Use of CRPs expected to rise rapidly by 2021
6 May 2020
Nearly three quarters of advisers are set to have a centralised retirement propositions (CRPs) in place in the coming year.
According to new research carried out by NextWealth on behalf of Ascentric, just under half of advisers (48%) currently have a CRP in place, and this figure is expected to rise to 71% by 2021.
The results showed that advisers are increasingly of the view that CRPs offer a framework that can be used to deliver advice, Ascentric said, with 35% stating they chose a CRP because they offer benefits to clients, while a quarter (24%) said they increase business efficiency. Almost one-fifth (18%) said CRPs help them meet regulatory requirements.
The research also found that nearly three quarters of advisers (73%) are segmenting their client banks, with clients’ level of assets found to be the most popular method of segmentation. While only a third said they adopted a different segmentation approach for retired clients, the evidence suggested that a larger proportion of advisers differentiate their service for retired clients, including extra meetings with more frequent capacity for loss and risk tolerance reviews.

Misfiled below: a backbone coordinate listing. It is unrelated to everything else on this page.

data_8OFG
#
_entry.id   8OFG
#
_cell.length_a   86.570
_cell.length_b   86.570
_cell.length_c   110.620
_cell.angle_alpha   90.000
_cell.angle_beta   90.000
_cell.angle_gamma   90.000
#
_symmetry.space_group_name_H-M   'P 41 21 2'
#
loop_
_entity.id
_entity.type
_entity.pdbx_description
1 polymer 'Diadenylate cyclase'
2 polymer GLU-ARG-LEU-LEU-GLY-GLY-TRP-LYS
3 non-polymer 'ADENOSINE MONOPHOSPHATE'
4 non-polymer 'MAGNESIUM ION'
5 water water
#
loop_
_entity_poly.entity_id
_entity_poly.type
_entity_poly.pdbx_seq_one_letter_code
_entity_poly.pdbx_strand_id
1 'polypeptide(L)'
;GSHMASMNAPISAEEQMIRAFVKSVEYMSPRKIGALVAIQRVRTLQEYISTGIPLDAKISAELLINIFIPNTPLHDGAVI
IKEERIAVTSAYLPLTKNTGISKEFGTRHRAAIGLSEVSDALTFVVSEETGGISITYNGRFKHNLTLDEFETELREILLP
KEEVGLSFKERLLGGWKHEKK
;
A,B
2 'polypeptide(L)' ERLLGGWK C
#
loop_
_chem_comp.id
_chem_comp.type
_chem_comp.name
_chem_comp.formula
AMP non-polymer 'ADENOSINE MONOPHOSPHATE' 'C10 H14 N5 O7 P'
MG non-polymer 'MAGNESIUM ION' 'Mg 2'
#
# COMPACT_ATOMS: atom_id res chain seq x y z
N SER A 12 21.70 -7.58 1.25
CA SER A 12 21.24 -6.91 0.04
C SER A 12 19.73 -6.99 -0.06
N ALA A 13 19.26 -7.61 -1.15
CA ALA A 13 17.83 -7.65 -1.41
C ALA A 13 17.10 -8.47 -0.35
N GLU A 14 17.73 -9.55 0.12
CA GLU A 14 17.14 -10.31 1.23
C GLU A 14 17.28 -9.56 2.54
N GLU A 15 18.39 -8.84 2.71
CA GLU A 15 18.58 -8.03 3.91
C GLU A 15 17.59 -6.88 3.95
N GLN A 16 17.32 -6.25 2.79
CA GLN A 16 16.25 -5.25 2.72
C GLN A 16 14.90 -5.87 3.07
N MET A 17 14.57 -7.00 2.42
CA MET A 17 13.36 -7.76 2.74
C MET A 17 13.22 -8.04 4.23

In addition, nearly all of the 200 advisers surveyed said they had experience of managing vulnerable clients, with only six saying they hadn’t dealt with a vulnerable client.
Jo Kite, head of proposition and marketing, Ascentric, said that with clients seeking retirement advice making up 60% of advised clients, CRPs can play an important role in helping advisers to deliver this type of advice more efficiently and consistently.
Kite said: “Most importantly, advisers told us it can deliver real client benefit and if we think of a CRP as a framework rather than an inflexible ‘sausage factory’ approach, it’s hard to see any reason not to adopt. This could be particularly the case as advisers help clients plan for a sustainable retirement income against a background of the volatility experienced from COVID-19.”
Heather Hopkins, managing director, NextWealth, added: “Our research with Ascentric confirms that a CRP does not equate to an overly restrictive approach to financial planning. Instead, a CRP is a framework in which firms offer retirement advice. Firms that have adopted a CRP see it directly benefiting clients and driving efficiency in the firm. As more firms see the benefits of a CRP, I have no doubt we will see greater adoption across the profession.”
Origo is to launch Unipass Letter of Authority (ULoA) at the end of November, a service aimed at simplifying...
Kim Bendall has launched her own firm, Go Paraplanning, and is looking to provide tailor-made support services to new...
While the aggregated costs and legacy trail commission regime remains far from perfect, some clarity can be gleaned, says...